Free Markets, Free People

Bureau of Labor Statistics

A Coupl’a Things

So, a few things have caught my attention over the last couple of days. None of them are related. They’re all just sort or random things I noticed in passing.

In response to the SJW freak-out over the owner of Memories Pizza in Indiana, Dana Loesch started a GoFundMe for the pizza shop that got over $800,000 in pledges. This made one SJW named John Furr unhappy.


So, Mr. Furr tweeted how upset he was that GoFundMe allowed this project to be accepted and completed. He’s so upset that, even though he’s used the site for his prog-lefty fundraising, he’s going to boycott them from now on. Sure, he found the site useful to dredge up what money he could from his SJW sympathizers, but now that someone with an opposing political view has used the site, it’s become too corrupted to have anything to do with.

Apparently, it’s not enough for GoFundMe to be neutral in this political issue, and go about their business of allowing anyone to needs funding within their TOS to obtain it. Neutrality, is, in his view, just as evil as opposition in his quest for transcendental justice, I guess.

Think about what that implies. Either you give full-blown support to the appropriate Lefty causes or you’re simply an enemy. That’s the totalitarian face of the progressive Left. They aren’t interested in “tolerance”. They require approval. If you don’t want to weigh in and stand on the sidelines…well, that’s not good enough. You’re either all-in or you’re a class traitor. So, don’t kid yourself that they won’t come for you if they obtain the power to do so. You won’t get to be left alone.

These SJWs are totalitarians who demand a rigid conformity, and demonize anyone who won’t mouth the appropriate political line.

The Left could not be more effective at fomenting civil war in this country if they were trying to do so.

Bill O’Reilly’s book, Killing Jesus, has been made into a movie, and they showed it on FOXNews over the Easter weekend. It was weird.

In the movie, Jesus kind of announces himself to the world by having Peter haul in a butt-load of fish in a single cast. Nobody had seen anything like it. Anyway, the Sanhedrin convinces Pilate to crucify Jesus, and he’s put in the tomb, with the High Priest asking for Roman soldiers to guard the tomb to ensure the disciples don’t steal the body and claim he came back from the dead.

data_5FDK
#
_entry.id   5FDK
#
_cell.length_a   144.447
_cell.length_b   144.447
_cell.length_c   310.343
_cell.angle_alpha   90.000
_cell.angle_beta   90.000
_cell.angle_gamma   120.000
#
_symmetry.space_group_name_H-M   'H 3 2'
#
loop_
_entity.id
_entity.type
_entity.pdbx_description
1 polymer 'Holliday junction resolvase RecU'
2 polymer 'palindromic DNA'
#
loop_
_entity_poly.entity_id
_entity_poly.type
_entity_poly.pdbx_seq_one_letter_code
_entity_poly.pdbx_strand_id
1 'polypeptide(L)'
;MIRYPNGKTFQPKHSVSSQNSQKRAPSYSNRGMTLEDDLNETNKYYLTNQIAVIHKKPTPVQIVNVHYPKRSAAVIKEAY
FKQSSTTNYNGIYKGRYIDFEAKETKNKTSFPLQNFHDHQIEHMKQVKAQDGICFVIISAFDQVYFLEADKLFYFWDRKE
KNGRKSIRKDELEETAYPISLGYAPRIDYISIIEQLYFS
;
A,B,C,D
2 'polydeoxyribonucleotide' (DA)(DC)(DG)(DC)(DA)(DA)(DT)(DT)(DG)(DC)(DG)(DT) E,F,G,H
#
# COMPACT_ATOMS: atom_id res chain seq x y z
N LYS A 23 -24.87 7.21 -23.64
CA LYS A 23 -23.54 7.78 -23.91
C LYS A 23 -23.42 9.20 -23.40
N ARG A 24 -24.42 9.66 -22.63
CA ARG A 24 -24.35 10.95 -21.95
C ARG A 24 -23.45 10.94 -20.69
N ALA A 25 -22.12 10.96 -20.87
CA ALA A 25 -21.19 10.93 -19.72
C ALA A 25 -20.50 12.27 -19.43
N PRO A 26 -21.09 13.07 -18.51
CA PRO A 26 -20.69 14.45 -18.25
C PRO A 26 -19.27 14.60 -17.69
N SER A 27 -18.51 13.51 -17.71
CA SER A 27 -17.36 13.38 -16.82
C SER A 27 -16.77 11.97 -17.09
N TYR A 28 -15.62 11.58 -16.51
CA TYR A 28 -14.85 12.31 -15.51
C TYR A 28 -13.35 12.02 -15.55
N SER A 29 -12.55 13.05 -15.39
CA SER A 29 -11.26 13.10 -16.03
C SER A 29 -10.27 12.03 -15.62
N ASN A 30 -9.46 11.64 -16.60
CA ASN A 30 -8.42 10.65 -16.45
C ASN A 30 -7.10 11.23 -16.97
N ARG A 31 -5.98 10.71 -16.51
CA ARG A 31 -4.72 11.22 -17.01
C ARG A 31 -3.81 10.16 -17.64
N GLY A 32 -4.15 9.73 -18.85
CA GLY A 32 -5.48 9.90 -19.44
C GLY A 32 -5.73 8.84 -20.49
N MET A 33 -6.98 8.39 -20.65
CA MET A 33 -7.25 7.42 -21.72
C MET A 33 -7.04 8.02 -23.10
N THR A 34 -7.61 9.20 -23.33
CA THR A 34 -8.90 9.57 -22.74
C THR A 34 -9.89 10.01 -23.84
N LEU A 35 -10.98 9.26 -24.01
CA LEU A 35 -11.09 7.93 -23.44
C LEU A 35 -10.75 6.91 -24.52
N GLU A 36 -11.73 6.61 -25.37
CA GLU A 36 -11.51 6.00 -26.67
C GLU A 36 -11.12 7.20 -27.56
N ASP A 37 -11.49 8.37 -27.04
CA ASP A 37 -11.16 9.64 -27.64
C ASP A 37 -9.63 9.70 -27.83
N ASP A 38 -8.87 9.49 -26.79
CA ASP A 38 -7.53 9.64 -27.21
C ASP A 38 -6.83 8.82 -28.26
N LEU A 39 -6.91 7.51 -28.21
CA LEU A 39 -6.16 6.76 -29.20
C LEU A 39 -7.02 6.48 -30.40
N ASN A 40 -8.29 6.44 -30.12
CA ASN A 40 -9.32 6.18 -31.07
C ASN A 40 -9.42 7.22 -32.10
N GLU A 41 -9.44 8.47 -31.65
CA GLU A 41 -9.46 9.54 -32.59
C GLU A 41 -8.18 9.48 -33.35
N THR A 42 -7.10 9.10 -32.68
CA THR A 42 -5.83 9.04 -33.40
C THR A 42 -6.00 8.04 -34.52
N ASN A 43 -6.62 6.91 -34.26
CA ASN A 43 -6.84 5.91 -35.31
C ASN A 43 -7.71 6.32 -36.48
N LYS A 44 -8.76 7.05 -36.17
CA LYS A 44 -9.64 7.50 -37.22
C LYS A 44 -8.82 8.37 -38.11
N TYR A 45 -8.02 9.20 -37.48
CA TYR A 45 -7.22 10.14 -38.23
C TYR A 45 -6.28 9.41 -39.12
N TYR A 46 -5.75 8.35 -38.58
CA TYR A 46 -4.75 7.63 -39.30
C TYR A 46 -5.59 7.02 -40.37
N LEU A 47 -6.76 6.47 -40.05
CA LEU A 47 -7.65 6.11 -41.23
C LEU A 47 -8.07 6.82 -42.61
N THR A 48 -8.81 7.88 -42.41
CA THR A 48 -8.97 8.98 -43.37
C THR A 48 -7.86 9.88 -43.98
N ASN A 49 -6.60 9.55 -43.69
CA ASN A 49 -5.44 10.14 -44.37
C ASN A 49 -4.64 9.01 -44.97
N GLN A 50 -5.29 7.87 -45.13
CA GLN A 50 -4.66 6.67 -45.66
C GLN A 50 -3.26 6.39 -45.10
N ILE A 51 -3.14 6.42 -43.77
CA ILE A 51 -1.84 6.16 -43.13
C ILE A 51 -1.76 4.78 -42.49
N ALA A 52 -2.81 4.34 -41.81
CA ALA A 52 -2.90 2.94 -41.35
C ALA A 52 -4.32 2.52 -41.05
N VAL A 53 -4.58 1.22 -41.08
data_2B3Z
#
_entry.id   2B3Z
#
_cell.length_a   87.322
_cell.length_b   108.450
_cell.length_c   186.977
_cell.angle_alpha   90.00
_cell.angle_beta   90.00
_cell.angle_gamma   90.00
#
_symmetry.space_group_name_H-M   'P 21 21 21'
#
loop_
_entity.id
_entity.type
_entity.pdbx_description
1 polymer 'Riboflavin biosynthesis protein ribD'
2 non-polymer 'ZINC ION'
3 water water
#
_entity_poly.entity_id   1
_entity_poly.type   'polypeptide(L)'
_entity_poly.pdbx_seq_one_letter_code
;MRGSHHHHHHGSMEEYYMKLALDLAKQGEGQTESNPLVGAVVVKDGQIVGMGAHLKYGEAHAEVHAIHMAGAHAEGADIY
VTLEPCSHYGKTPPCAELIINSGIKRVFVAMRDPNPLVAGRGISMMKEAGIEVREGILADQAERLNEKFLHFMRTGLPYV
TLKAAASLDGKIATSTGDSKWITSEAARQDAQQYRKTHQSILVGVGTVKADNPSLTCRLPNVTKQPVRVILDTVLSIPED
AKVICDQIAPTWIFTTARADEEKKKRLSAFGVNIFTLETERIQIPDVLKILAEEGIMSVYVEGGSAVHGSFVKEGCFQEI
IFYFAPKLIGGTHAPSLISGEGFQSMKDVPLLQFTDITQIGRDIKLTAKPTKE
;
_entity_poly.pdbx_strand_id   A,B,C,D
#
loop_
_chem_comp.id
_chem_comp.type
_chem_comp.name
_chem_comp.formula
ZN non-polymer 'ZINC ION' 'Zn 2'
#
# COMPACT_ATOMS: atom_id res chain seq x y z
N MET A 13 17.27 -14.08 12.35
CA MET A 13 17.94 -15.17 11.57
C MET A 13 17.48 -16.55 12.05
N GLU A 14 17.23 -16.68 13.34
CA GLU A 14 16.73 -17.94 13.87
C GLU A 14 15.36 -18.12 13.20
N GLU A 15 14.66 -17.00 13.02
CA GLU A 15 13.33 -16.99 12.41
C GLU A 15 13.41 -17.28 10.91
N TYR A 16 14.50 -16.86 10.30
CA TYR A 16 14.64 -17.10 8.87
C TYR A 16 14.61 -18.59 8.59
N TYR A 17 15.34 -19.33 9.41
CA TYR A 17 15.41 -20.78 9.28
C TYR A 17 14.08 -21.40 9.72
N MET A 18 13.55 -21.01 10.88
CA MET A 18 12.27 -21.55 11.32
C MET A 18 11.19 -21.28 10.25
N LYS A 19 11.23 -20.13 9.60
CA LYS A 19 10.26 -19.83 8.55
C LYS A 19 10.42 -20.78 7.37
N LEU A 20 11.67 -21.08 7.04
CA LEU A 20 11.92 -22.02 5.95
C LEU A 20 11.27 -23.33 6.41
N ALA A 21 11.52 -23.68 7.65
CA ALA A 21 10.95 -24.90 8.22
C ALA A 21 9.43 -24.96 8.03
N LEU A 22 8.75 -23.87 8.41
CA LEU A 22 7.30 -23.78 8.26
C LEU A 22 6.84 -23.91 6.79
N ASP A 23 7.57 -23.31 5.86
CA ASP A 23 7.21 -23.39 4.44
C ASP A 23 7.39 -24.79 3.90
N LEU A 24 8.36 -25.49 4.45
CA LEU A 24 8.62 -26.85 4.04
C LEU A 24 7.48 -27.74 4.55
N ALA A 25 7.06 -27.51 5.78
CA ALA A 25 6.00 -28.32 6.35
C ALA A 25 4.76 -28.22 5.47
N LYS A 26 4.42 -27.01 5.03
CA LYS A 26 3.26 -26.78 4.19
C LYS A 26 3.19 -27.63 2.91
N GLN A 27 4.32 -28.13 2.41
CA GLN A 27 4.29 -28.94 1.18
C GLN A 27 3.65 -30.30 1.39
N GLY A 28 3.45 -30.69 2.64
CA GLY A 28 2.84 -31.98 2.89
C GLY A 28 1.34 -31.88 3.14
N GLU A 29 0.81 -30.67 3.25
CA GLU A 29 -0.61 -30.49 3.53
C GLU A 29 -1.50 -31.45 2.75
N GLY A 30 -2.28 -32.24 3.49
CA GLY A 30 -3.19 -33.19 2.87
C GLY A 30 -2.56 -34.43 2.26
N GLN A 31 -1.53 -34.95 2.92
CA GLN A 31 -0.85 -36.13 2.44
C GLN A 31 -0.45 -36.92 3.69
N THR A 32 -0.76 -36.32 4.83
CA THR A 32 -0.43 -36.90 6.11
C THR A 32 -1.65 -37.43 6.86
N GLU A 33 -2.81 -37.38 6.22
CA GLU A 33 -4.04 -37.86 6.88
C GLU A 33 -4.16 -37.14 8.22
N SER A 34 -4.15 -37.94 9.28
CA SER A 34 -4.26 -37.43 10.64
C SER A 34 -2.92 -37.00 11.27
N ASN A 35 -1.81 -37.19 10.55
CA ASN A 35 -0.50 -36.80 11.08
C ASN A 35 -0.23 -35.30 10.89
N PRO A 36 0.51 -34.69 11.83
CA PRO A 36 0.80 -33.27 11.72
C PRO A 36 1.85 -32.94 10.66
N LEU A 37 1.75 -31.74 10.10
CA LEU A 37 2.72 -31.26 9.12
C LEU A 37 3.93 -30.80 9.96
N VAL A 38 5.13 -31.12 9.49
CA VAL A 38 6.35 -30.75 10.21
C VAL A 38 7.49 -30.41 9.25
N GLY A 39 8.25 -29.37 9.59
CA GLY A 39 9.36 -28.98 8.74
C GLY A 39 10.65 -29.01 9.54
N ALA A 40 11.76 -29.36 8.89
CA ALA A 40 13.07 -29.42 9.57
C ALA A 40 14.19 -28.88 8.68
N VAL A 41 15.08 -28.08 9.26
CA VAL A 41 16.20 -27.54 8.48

A couple of days later, some folks go to the tomb, where the stone has been rolled away, and the corpse is gone, with an empty shroud just laying there. The very next scene, Peter is back in Galilee, fishing, and looking all sad and puppy-like. Then, a whole bunch of fish swim into his net. He hauls in his record catch, and yells over to one of the other disciples, “He has returned!” Except that he, you know, hadn’t. So, basically, the whole Resurrection deal was just…disappeared from the movie.

Now, look, the Resurrection is kind of a Big Deal in Christianity. One might almost say that Christianity without the Resurrection is pointless. I mean, if you’re gonna do a Jesus movie, and play it on Easter Frickin’ Sunday, you might think that some mention would be made of the couple of hundred people or so whom the Bible asserts actually saw and spoke with Jesus for about a month after the crucifixion, or watched him fly up into heaven. But, you’d be wrong. The body just disappeared—with hints that the disciples took it—and the whole resurrection deal was symbolic thing, rather than Resurrected Jesus walking up to people and saying, “Yeah, It’s me. No really, poke my spear-holes of you don’t believe me!”